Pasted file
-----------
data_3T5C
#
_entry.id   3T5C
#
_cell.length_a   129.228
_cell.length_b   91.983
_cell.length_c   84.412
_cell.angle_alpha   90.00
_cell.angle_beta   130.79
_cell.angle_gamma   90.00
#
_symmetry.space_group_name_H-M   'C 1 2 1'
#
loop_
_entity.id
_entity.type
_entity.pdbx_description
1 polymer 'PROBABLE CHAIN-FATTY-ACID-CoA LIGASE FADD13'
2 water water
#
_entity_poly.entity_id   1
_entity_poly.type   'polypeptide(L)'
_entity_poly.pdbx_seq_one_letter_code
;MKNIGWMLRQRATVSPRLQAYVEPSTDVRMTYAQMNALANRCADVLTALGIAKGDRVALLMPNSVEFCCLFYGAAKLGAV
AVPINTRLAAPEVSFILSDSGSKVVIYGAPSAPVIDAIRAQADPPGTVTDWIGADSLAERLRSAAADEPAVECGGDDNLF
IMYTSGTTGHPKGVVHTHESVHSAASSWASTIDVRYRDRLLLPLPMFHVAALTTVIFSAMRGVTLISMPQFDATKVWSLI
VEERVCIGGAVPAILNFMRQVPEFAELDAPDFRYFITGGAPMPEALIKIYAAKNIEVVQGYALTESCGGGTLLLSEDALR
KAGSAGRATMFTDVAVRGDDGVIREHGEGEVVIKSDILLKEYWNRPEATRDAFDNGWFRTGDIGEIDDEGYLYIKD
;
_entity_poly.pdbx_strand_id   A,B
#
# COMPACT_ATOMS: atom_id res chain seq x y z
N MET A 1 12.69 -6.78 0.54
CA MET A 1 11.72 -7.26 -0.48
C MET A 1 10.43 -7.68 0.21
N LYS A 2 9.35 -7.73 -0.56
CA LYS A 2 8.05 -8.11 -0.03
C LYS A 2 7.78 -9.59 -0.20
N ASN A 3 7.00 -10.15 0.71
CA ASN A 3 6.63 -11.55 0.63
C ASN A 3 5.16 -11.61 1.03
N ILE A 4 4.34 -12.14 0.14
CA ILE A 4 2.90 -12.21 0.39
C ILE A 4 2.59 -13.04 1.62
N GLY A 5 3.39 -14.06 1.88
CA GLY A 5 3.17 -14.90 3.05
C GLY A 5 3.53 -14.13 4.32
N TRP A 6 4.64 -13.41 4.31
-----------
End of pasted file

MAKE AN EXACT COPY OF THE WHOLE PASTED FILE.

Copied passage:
data_3T5C
#
_entry.id   3T5C
#
_cell.length_a   129.228
_cell.length_b   91.983
_cell.length_c   84.412
_cell.angle_alpha   90.00
_cell.angle_beta   130.79
_cell.angle_gamma   90.00
#
_symmetry.space_group_name_H-M   'C 1 2 1'
#
loop_
_entity.id
_entity.type
_entity.pdbx_description
1 polymer 'PROBABLE CHAIN-FATTY-ACID-CoA LIGASE FADD13'
2 water water
#
_entity_poly.entity_id   1
_entity_poly.type   'polypeptide(L)'
_entity_poly.pdbx_seq_one_letter_code
;MKNIGWMLRQRATVSPRLQAYVEPSTDVRMTYAQMNALANRCADVLTALGIAKGDRVALLMPNSVEFCCLFYGAAKLGAV
AVPINTRLAAPEVSFILSDSGSKVVIYGAPSAPVIDAIRAQADPPGTVTDWIGADSLAERLRSAAADEPAVECGGDDNLF
IMYTSGTTGHPKGVVHTHESVHSAASSWASTIDVRYRDRLLLPLPMFHVAALTTVIFSAMRGVTLISMPQFDATKVWSLI
VEERVCIGGAVPAILNFMRQVPEFAELDAPDFRYFITGGAPMPEALIKIYAAKNIEVVQGYALTESCGGGTLLLSEDALR
KAGSAGRATMFTDVAVRGDDGVIREHGEGEVVIKSDILLKEYWNRPEATRDAFDNGWFRTGDIGEIDDEGYLYIKD
;
_entity_poly.pdbx_strand_id   A,B
#
# COMPACT_ATOMS: atom_id res chain seq x y z
N MET A 1 12.69 -6.78 0.54
CA MET A 1 11.72 -7.26 -0.48
C MET A 1 10.43 -7.68 0.21
N LYS A 2 9.35 -7.73 -0.56
CA LYS A 2 8.05 -8.11 -0.03
C LYS A 2 7.78 -9.59 -0.20
N ASN A 3 7.00 -10.15 0.71
CA ASN A 3 6.63 -11.55 0.63
C ASN A 3 5.16 -11.61 1.03
N ILE A 4 4.34 -12.14 0.14
CA ILE A 4 2.90 -12.21 0.39
C ILE A 4 2.59 -13.04 1.62
N GLY A 5 3.39 -14.06 1.88
CA GLY A 5 3.17 -14.90 3.05
C GLY A 5 3.53 -14.13 4.32
N TRP A 6 4.64 -13.41 4.31